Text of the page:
A little five year old, gave me his Christmas list. Like most five year olds he had everything short of the kitchen sink on his list. After his first list, he wrote me a note in five year old hand writing. He said if Santa Claus can t get me the stuff on my list, it was okay and that he would understand. He said he knows that Santa Claus is in big demand this Christmas.
In his note, he wrote about a friend who doesn t have very much. He said he was very worried about him and did not want him to be sad on Christmas. He told Santa Claus that his and his friend s list were pretty much the same but he wanted to be sure that if Santa Claus fell short on his gifts this year that he make sure he take care of his friend first because he doesn t have very much and that he wants him to be happy this Christmas!
The same little boy right before Thanksgiving went door-to-door for his local food pantry because he heard his mother saying that it was almost empty. He collected almost 2 boxes of nonperishable food.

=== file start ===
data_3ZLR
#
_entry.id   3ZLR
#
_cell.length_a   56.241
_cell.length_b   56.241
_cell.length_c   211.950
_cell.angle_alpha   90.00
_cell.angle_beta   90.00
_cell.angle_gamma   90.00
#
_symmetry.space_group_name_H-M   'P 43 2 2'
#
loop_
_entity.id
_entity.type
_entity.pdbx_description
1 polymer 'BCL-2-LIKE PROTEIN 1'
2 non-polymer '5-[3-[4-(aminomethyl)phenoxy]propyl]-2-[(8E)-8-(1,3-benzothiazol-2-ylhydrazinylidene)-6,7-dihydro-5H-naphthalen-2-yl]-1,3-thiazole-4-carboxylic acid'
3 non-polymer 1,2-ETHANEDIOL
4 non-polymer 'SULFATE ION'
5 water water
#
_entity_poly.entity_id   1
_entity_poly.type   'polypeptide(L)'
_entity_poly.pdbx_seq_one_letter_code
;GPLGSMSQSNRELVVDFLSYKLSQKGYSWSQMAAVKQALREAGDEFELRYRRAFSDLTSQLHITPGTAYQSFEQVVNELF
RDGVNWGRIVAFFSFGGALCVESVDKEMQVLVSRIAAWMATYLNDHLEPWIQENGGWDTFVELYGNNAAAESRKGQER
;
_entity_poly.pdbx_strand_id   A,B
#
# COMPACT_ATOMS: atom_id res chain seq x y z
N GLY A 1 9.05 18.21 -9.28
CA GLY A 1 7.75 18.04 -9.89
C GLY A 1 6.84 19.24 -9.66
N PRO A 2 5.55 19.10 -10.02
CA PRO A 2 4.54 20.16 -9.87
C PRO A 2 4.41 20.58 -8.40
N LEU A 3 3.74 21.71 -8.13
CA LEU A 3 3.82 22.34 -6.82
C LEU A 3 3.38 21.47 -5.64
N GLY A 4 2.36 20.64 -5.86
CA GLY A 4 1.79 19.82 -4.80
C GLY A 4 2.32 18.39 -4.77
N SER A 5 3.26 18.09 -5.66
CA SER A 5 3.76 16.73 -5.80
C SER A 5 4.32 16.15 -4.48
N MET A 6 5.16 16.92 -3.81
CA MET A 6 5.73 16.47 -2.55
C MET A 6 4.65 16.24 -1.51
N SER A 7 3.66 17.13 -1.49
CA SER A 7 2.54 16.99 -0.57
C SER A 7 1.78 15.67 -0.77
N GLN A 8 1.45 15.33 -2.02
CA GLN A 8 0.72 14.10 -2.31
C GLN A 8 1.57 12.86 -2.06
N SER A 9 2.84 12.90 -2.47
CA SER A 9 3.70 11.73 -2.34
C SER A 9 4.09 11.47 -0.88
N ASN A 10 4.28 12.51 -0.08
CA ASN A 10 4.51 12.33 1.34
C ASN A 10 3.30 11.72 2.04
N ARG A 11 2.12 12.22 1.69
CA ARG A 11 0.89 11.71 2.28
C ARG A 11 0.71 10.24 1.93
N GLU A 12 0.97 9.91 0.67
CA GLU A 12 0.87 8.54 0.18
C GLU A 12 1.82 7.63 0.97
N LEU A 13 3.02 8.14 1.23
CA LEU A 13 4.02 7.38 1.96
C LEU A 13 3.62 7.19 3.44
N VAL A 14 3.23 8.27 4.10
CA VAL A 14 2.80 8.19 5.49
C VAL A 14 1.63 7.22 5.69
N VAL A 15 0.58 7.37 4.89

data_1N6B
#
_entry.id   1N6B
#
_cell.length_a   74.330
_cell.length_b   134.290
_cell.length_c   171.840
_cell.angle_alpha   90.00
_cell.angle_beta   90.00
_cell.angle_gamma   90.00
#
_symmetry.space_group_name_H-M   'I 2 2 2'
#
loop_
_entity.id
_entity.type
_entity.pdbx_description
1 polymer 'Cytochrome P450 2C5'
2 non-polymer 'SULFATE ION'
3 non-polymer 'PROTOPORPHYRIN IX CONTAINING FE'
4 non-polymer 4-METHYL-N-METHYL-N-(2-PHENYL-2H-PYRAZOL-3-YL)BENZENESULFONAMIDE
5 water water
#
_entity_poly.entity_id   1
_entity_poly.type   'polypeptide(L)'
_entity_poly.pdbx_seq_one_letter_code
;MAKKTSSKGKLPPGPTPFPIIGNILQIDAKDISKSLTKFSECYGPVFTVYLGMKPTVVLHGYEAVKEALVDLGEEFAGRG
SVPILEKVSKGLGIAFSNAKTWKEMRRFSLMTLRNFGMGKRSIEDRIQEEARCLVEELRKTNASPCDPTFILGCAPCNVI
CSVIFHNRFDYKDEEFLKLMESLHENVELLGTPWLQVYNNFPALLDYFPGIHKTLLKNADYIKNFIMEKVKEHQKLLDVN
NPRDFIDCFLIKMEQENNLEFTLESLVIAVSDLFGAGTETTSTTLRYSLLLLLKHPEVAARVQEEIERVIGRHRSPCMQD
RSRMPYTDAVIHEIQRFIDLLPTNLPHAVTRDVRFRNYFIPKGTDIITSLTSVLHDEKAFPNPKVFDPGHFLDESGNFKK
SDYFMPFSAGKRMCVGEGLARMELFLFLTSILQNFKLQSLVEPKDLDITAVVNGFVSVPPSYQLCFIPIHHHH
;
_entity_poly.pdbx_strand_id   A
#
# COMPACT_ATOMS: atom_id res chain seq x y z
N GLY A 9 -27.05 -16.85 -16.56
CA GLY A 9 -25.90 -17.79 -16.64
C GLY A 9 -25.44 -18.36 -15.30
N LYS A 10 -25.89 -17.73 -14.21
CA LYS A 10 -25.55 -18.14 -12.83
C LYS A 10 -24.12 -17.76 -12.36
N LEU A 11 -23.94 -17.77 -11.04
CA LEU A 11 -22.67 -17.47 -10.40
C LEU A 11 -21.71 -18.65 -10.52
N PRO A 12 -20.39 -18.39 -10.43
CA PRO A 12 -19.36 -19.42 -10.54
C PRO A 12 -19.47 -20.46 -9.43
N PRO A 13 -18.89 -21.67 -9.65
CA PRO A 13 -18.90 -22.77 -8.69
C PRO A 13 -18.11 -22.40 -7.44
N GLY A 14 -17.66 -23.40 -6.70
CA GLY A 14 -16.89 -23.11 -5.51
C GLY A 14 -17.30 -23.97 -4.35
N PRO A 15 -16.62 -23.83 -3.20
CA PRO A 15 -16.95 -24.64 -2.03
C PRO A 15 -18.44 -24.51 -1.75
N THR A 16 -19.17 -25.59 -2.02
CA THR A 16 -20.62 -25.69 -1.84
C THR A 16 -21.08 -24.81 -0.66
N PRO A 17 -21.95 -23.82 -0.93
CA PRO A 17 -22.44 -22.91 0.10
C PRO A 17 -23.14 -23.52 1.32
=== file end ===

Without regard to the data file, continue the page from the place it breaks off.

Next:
As we continue to navigate through the holiday season, let s not lose sight of what this time of year is supposed to be about. Whether you are Christian or not, it is a time for reaching out and letting people know that you care. It s a time for building bridges and not walls in human relationships. It s time for making attempts at mending fractured relationships not widening the gap.
Our children become what they see. As adults, we need to be positive role models. We probably need to work harder at compassion, respect and understanding. Christmas Magic and the little five-year-old are two wonderful reminders that the world is a better and a bit brighter place because of their random acts of kindness and compassion.